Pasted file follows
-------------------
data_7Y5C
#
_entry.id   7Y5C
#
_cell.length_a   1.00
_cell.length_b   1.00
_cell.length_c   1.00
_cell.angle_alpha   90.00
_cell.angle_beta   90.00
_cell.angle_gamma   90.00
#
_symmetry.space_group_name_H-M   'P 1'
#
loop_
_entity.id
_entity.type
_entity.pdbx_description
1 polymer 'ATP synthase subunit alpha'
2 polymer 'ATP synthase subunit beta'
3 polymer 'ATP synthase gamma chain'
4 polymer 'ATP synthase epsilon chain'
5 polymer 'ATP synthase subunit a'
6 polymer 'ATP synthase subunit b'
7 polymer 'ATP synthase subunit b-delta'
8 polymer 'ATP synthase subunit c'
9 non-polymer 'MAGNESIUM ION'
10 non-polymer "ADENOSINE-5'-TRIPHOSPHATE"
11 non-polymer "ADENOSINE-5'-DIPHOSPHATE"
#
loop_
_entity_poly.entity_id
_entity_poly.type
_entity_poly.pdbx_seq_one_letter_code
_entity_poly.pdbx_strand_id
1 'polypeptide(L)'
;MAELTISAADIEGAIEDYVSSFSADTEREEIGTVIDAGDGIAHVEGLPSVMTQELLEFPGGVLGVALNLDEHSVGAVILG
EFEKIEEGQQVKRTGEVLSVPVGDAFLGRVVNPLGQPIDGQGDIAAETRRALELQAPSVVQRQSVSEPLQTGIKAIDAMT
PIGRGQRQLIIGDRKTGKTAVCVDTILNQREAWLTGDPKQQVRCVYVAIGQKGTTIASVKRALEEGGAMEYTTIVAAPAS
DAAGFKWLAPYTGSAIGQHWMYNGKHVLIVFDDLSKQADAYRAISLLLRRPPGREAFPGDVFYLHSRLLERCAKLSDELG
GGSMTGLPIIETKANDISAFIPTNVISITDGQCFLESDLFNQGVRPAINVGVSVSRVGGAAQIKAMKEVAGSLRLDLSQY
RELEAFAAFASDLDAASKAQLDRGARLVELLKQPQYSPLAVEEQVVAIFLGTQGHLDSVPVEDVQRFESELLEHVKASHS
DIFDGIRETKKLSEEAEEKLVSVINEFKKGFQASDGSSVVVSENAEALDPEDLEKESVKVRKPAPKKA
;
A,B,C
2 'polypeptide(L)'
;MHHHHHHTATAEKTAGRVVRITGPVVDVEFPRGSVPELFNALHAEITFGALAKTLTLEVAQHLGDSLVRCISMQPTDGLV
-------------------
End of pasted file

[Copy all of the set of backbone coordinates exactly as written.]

data_7Y5C
#
_entry.id   7Y5C
#
_cell.length_a   1.00
_cell.length_b   1.00
_cell.length_c   1.00
_cell.angle_alpha   90.00
_cell.angle_beta   90.00
_cell.angle_gamma   90.00
#
_symmetry.space_group_name_H-M   'P 1'
#
loop_
_entity.id
_entity.type
_entity.pdbx_description
1 polymer 'ATP synthase subunit alpha'
2 polymer 'ATP synthase subunit beta'
3 polymer 'ATP synthase gamma chain'
4 polymer 'ATP synthase epsilon chain'
5 polymer 'ATP synthase subunit a'
6 polymer 'ATP synthase subunit b'
7 polymer 'ATP synthase subunit b-delta'
8 polymer 'ATP synthase subunit c'
9 non-polymer 'MAGNESIUM ION'
10 non-polymer "ADENOSINE-5'-TRIPHOSPHATE"
11 non-polymer "ADENOSINE-5'-DIPHOSPHATE"
#
loop_
_entity_poly.entity_id
_entity_poly.type
_entity_poly.pdbx_seq_one_letter_code
_entity_poly.pdbx_strand_id
1 'polypeptide(L)'
;MAELTISAADIEGAIEDYVSSFSADTEREEIGTVIDAGDGIAHVEGLPSVMTQELLEFPGGVLGVALNLDEHSVGAVILG
EFEKIEEGQQVKRTGEVLSVPVGDAFLGRVVNPLGQPIDGQGDIAAETRRALELQAPSVVQRQSVSEPLQTGIKAIDAMT
PIGRGQRQLIIGDRKTGKTAVCVDTILNQREAWLTGDPKQQVRCVYVAIGQKGTTIASVKRALEEGGAMEYTTIVAAPAS
DAAGFKWLAPYTGSAIGQHWMYNGKHVLIVFDDLSKQADAYRAISLLLRRPPGREAFPGDVFYLHSRLLERCAKLSDELG
GGSMTGLPIIETKANDISAFIPTNVISITDGQCFLESDLFNQGVRPAINVGVSVSRVGGAAQIKAMKEVAGSLRLDLSQY
RELEAFAAFASDLDAASKAQLDRGARLVELLKQPQYSPLAVEEQVVAIFLGTQGHLDSVPVEDVQRFESELLEHVKASHS
DIFDGIRETKKLSEEAEEKLVSVINEFKKGFQASDGSSVVVSENAEALDPEDLEKESVKVRKPAPKKA
;
A,B,C
2 'polypeptide(L)'
;MHHHHHHTATAEKTAGRVVRITGPVVDVEFPRGSVPELFNALHAEITFGALAKTLTLEVAQHLGDSLVRCISMQPTDGLV